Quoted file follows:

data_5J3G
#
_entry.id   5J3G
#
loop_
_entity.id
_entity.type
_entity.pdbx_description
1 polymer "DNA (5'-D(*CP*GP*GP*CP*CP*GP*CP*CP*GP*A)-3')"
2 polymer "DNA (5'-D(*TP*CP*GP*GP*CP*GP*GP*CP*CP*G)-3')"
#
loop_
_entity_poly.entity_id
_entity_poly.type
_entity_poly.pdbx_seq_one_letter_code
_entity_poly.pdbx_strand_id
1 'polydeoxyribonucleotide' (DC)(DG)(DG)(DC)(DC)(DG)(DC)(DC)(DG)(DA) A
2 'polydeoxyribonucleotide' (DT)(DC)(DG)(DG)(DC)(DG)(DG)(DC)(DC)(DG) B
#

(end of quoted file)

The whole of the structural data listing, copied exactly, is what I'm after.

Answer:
data_5J3G
#
_entry.id   5J3G
#
loop_
_entity.id
_entity.type
_entity.pdbx_description
1 polymer "DNA (5'-D(*CP*GP*GP*CP*CP*GP*CP*CP*GP*A)-3')"
2 polymer "DNA (5'-D(*TP*CP*GP*GP*CP*GP*GP*CP*CP*G)-3')"
#
loop_
_entity_poly.entity_id
_entity_poly.type
_entity_poly.pdbx_seq_one_letter_code
_entity_poly.pdbx_strand_id
1 'polydeoxyribonucleotide' (DC)(DG)(DG)(DC)(DC)(DG)(DC)(DC)(DG)(DA) A
2 'polydeoxyribonucleotide' (DT)(DC)(DG)(DG)(DC)(DG)(DG)(DC)(DC)(DG) B
#